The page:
The Gender Debate: five.point.one
five.point.one is an independent theatre company working in Adelaide. Established in 2009, the ensemble based company present South Australian premiere texts, with two productions a year since their inception. In 2009 alongside their two play season, the company also presented an open reading of a new work by Caleb Lewis, and next month they will open their seventh production: Polly Stenham’s That Face.
The company currently has six core members: Matt Crook, Elleni Karaginnidis, Scott Marcus, Corey McMahon, Kate Roxby and Brad Williams.
McMahon has acted as director on all productions for the company to date, with the exception of 2010 Fringe show In Remembrance (of) A Small Death, two short plays by Anna Barnes and directed by Delia Olam, in production which had an entirely female cast and creative team. Curious about the gender make-up of five.point.one over the past three years, McMahon asked me to take a look.
McMahon has directed six of the seven productions; Cassandra Backler has designed for six of seven; five productions credited a lighting designer, and Ben Flett filled the role on four of these; two productions credit a sound designer or a composer. Lewis’ Rust and Bone, and Daniel Keene’s The Share had fully male casts; while the Barnes’ double had a fully female cast. In total, the company has presented eleven female roles and fourteen male roles, to scripts by four male playwrights and three female playwrights.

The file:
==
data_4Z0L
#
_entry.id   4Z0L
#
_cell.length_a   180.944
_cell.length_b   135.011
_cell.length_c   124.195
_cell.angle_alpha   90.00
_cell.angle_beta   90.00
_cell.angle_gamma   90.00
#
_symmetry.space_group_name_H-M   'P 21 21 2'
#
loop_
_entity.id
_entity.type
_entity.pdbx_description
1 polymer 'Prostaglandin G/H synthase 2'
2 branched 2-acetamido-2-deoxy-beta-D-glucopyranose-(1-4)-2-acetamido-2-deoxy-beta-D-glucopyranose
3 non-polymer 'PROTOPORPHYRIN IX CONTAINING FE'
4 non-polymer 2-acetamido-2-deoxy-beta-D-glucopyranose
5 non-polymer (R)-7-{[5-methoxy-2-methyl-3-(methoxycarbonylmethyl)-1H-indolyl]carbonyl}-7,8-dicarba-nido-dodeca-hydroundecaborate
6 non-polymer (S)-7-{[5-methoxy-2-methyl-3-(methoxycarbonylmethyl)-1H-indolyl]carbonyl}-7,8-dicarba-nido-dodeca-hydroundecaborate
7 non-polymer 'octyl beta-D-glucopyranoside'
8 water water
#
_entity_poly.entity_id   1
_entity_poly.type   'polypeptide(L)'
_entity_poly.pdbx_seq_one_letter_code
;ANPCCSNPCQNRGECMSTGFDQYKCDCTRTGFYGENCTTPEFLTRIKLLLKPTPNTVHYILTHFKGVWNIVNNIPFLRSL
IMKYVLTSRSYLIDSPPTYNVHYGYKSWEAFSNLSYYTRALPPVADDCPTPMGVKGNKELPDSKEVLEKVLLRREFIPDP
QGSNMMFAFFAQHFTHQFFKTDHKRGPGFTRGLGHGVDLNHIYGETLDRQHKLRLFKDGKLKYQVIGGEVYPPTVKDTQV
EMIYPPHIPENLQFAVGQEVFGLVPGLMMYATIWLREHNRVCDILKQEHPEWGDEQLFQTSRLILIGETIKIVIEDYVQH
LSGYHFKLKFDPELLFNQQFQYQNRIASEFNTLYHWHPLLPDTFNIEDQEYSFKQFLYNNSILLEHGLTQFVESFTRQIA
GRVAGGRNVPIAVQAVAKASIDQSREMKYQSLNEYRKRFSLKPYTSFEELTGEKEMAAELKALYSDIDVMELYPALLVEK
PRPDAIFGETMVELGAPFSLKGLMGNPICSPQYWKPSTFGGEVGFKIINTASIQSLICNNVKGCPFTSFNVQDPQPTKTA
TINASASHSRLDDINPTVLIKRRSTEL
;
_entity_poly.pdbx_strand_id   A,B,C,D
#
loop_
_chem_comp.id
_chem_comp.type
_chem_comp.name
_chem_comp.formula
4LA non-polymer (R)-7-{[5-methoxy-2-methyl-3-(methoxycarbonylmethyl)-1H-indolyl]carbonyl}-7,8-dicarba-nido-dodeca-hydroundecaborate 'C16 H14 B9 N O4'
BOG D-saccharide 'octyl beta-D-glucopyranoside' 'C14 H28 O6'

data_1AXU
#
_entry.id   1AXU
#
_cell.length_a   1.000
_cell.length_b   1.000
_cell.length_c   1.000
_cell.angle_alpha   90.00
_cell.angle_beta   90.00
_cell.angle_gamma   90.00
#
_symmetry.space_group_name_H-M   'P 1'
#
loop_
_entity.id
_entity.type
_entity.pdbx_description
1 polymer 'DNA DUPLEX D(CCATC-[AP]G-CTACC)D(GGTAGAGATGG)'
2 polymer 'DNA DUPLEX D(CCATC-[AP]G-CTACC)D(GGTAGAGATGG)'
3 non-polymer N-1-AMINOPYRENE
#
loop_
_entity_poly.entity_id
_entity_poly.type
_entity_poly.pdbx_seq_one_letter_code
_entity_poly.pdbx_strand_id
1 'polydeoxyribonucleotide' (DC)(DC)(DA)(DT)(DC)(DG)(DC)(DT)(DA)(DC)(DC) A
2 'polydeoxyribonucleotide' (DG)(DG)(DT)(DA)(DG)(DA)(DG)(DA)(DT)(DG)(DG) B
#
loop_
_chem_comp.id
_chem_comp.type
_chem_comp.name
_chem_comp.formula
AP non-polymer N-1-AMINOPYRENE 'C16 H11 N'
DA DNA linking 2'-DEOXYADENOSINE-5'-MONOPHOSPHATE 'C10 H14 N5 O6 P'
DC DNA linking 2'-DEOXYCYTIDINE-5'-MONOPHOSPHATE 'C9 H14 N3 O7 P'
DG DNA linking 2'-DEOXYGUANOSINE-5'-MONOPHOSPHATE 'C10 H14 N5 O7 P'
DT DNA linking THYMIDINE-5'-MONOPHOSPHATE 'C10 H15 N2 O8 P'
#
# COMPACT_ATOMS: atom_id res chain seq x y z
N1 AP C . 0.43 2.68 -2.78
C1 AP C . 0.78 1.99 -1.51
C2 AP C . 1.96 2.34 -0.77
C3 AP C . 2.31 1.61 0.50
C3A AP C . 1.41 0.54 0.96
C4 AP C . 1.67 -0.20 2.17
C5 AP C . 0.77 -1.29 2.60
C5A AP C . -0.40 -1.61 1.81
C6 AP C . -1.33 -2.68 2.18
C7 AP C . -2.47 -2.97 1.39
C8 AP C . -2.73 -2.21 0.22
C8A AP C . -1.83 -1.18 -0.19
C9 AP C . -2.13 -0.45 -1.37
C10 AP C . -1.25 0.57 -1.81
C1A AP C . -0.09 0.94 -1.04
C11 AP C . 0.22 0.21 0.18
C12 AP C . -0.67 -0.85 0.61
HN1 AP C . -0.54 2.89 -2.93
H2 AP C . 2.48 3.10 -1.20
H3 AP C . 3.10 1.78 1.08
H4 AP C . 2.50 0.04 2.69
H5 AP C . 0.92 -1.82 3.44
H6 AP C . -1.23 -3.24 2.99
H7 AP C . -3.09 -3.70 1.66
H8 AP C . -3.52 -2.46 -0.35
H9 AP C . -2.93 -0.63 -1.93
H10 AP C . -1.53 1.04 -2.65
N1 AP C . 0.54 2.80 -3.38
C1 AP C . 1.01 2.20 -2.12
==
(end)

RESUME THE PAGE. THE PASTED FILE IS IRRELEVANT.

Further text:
In total, 32 people have been credited in creative or acting roles over the seven productions in 52 positions.
This can be broken down into fourteen women filling twenty-three positions, and eighteen men filling thirty positions.
With only six percentage points separating the number of individuals, and seven percentage points separating the number of roles each gender fills, women that are employed by the company are employed to an equal extent as the men: the inequality lies before they reach the company stage.
In saying this though, the inequality is very slight. An imbalance in directors stems from McMahon taking on that role as one of the six enemble members.
It is pleasing to see the company statement says “We believe all good theatre must start with good writing and five.point.one places the playwright at the forefront of the creative process”, and in seven productions, three plays have had a female playwright and four have had a male, as it is in script production our female playwrights can find them selves chronically underrepresented.
Overall, I am very pleased with the current gender balance in five.point.one’s seasons to date. It is great to see something much closer to equality happening on our young, independent stages. I’m excited to see how the company continues to develop.